Education| Volume 52, ISSUE 6, P850-855, June 2017

Faculty Evaluations Correlate Poorly with Medical Student Examination Performance in a Fourth-Year Emergency Medicine Clerkship



      Clerkship directors routinely evaluate medical students using multiple modalities, including faculty assessment of clinical performance and written examinations. Both forms of evaluation often play a prominent role in final clerkship grade. The degree to which these modalities correlate in an emergency medicine (EM) clerkship is unclear.


      We sought to correlate faculty clinical evaluations with medical student performance on a written, standardized EM examination of medical knowledge.


      This is a retrospective study of fourth-year medical students in a 4-week EM elective at one academic medical center. EM faculty performed end of shift evaluations of students via a blinded online system using a 5-point Likert scale for 8 domains: data acquisition, data interpretation, medical knowledge base, professionalism, patient care and communication, initiative/reliability/dependability, procedural skills, and overall evaluation. All students completed the National EM M4 Examination in EM. Means, medians, and standard deviations for end of shift evaluation scores were calculated, and correlations with examination scores were assessed using a Spearman's rank correlation coefficient.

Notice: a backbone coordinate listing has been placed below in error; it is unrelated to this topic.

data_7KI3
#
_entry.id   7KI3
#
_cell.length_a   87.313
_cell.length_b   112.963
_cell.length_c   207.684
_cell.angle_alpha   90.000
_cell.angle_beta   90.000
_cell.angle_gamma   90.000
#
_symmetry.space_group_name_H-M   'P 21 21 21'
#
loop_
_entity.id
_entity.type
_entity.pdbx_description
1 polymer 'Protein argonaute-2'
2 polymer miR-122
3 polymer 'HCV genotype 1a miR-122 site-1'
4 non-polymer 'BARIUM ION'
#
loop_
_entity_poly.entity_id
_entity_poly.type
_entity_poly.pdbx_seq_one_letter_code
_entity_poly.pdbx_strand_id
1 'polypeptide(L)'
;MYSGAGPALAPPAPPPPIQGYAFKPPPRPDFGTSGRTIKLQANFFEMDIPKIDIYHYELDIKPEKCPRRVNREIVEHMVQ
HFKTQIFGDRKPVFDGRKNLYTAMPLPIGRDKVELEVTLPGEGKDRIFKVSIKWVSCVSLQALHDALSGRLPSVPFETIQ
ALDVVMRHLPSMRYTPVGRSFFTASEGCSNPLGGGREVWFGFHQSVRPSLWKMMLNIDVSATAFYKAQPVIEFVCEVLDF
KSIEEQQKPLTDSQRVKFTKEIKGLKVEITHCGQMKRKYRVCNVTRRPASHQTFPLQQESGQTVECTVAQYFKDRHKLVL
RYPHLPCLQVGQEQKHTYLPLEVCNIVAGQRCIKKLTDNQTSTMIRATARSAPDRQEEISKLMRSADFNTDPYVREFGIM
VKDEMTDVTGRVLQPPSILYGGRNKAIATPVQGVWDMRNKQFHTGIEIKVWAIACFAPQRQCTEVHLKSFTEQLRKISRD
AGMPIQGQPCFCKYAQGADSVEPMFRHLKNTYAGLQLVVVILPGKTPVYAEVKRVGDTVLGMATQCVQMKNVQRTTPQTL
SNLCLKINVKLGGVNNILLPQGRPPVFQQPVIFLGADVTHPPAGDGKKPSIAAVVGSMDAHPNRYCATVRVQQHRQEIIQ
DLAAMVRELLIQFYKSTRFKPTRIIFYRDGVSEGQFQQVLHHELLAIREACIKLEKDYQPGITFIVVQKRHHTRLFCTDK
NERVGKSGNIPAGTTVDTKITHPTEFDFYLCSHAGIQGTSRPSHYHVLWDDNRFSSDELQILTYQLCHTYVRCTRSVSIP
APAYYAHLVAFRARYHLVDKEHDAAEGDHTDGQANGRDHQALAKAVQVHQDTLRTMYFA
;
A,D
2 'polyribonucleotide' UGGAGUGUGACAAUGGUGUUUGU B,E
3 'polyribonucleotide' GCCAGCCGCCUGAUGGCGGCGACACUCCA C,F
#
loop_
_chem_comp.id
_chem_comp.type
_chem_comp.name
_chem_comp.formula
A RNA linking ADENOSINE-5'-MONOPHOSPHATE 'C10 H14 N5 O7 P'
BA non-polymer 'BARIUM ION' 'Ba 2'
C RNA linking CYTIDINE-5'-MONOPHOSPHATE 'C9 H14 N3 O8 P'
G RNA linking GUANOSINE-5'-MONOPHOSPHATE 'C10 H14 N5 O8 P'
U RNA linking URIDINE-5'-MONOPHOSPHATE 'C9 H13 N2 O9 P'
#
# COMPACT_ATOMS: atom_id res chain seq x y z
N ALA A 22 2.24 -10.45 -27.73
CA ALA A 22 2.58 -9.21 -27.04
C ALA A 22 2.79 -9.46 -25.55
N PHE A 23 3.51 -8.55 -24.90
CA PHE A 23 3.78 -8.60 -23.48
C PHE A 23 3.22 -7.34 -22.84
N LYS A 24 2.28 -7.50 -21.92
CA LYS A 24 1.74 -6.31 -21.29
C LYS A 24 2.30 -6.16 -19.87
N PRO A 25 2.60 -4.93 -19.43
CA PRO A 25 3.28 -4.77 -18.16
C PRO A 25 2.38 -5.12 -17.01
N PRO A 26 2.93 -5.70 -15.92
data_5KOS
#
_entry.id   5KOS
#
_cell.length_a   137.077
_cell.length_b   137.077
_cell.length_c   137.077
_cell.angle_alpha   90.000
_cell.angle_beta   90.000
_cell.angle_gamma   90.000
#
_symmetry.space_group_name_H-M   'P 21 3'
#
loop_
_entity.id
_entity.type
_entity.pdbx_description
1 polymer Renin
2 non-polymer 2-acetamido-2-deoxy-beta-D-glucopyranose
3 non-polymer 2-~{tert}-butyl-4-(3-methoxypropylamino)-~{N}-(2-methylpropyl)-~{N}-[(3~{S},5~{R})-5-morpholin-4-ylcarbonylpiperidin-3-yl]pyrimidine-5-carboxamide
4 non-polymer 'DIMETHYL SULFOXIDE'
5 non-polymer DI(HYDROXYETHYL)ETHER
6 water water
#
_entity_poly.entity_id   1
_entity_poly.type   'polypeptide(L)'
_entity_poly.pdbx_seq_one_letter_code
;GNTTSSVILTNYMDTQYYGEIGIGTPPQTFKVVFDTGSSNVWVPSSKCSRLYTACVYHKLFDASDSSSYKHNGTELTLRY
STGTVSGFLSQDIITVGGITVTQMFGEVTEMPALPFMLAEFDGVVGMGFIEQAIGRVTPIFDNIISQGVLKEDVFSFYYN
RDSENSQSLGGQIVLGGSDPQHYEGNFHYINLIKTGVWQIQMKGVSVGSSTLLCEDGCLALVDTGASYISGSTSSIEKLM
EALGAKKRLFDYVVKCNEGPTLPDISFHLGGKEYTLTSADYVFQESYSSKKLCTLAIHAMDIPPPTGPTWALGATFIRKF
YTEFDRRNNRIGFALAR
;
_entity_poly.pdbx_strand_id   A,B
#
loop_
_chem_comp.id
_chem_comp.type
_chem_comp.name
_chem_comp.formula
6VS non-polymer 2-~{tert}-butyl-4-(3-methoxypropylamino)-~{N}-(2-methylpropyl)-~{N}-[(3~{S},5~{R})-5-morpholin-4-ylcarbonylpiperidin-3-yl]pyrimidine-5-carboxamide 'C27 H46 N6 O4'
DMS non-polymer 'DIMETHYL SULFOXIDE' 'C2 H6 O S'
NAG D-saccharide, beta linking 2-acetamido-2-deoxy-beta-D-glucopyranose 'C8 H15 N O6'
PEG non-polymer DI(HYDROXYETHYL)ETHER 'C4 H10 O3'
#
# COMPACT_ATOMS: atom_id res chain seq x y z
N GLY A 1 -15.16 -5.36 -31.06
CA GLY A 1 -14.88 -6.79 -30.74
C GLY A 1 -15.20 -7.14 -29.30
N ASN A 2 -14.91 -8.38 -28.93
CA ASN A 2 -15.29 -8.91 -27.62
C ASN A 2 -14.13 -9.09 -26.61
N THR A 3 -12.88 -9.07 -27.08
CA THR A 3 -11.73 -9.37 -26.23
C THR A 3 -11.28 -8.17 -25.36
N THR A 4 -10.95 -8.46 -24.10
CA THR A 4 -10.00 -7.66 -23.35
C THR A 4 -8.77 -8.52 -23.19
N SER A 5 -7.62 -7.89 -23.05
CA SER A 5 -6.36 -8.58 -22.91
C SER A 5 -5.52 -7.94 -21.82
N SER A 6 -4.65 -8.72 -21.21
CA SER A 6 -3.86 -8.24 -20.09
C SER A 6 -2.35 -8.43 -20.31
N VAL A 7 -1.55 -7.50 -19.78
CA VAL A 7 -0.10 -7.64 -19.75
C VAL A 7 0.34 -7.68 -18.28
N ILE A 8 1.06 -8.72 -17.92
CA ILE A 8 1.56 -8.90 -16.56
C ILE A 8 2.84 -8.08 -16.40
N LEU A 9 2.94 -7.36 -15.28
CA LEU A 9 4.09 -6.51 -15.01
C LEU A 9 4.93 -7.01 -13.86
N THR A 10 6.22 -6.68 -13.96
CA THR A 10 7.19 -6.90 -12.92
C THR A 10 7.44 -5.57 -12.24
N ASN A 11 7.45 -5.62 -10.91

Thirty-nine medical students with 224 discrete faculty evaluations were included. The median number of evaluations completed per student was 6. The mean score (±SD) on the examination was 78.6% ± 6.1%. The examination score correlated poorly with faculty evaluations across all 8 domains (ρ 0.074–0.316).


      Faculty evaluations of medical students across multiple domains of competency correlate poorly with written examination performance during an EM clerkship. Educators need to consider the limitations of examination score in assessing students' ability to provide quality patient clinical care.


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